27 Feb 2020

Actor Lenny Henry will be the figurehead of a new research centre for diversity initiatives in broadcasting.

The Sir Lenny Henry Centre for Media Diversity will open late March at Birmingham City University, which has committed to fund the project for five years.

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Former BBC Scotland Current Affairs Chief Marcus Ryder, who is one of the facility's founding members, said it will analyse the impact of the industry’s diversity schemes, highlight success stories and scrutinise failed experiements.  

In its first year, the Sir Lenny Henry Centre will focus on ethnic diversity.

London theatre attendance drops

26 Feb 2020

Renovations at musical theatres appear to have caused a drop in London theatregoing last year.

More than 15 million people visited commercial West End and major subsidised theatres in 2019, generating £799m of box office revenue, the Society of London Theatre's (SOLT) ticket sales show.

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But attendance was 1.4% lower than in 2018. Musicals attracted 2% less audience members. SOLT says this reflects the fact that three of London’s largest musical houses – the Dominion Theatre, the Theatre Royal Drury Lane and the newly renamed Sondheim Theatre – were dark for a significant proportion of the year.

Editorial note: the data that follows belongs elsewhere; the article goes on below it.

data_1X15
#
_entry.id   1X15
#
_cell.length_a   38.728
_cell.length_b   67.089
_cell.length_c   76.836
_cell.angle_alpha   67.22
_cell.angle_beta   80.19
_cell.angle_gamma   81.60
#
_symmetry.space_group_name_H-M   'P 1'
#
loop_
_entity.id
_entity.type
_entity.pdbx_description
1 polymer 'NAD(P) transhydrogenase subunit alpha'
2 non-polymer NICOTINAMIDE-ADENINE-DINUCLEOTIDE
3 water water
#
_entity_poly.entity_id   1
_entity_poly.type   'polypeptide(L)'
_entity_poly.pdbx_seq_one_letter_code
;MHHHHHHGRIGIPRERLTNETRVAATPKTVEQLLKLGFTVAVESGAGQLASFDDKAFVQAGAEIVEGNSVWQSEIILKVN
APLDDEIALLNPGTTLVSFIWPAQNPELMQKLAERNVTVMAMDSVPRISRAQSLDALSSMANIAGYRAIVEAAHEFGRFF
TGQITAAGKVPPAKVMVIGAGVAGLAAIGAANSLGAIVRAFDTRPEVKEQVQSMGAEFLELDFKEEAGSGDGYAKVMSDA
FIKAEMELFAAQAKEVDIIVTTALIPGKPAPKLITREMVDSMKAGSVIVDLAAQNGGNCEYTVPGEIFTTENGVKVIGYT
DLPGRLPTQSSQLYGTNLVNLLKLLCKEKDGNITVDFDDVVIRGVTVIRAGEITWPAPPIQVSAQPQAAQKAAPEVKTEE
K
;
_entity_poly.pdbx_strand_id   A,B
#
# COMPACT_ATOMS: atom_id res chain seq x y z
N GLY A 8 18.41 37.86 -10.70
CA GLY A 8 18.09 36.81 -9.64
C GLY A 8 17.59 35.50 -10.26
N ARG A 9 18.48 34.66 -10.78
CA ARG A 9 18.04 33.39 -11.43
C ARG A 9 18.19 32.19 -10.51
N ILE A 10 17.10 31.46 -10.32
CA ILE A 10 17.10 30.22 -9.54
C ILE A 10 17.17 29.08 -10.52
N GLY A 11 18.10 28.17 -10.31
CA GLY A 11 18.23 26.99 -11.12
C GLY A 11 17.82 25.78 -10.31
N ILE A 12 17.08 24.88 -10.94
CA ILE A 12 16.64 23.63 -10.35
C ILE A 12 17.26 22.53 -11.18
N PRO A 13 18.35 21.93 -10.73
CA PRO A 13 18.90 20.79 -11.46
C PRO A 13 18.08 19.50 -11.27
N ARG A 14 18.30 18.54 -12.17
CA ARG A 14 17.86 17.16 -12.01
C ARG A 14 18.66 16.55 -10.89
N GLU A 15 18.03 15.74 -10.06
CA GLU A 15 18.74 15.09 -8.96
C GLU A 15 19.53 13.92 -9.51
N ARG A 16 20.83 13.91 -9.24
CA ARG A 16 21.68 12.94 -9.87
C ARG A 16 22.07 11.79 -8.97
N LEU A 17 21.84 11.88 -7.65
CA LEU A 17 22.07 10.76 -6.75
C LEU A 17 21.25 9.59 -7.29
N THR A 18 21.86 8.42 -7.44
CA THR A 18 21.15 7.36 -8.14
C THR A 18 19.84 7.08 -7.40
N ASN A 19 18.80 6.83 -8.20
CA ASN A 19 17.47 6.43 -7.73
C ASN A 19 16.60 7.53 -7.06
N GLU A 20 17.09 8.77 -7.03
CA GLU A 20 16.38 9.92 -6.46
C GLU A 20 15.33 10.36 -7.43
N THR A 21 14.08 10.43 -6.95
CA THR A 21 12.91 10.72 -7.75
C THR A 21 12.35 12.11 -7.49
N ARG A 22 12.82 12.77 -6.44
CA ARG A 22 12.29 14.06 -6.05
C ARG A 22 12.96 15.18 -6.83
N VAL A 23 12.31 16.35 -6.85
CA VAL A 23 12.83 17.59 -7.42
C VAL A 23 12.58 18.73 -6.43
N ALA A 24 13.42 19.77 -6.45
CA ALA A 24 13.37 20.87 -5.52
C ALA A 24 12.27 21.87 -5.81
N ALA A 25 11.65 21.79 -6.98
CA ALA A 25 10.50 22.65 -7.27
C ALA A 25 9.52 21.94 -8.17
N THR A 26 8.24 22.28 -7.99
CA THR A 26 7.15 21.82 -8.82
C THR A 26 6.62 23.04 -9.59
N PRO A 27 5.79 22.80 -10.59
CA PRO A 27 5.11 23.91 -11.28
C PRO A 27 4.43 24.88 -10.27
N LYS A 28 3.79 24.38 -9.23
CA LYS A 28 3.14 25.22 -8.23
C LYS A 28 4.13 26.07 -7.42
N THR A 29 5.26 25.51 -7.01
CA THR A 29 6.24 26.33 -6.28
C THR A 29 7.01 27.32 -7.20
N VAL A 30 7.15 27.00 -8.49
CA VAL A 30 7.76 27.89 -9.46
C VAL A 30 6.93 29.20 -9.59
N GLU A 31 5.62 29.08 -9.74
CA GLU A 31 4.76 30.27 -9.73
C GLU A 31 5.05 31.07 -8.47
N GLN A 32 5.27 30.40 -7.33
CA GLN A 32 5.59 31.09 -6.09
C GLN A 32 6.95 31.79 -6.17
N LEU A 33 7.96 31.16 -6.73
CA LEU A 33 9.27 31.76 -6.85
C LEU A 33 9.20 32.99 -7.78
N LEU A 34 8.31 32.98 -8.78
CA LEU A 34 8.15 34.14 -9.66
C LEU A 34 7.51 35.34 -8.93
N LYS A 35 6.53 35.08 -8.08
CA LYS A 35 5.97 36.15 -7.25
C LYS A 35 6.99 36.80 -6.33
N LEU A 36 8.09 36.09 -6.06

President Kenny Wax celebrated the "bouyancy" of London's theatre industry given there were 371 dark weeks in 2019 compared to 207 the previous year.

"Audiences remain hungry for a quality live experience, evidenced by the unprecedented percentage of seats filled in 2019 (80.7%)."

 

Cultural 'vision' for West Yorkshire under way

26 Feb 2020

Plans to integrate culture into economic planning in West Yorkshire are being promoted by the Leeds City Region Enterprise Partnership (LEP).

The partnership's blueprint for the region involves embedding cultural considerations "within all place based work and place planning", developing the creative sector, increasing employment in arts and culture and encouraging "a growth in audiences and participants of all cultural activity".

A "vision" document says the LEP will work closely with West Yorkshire Combined Authority to deliver against that framework to give residents and visitors "a better quality of life".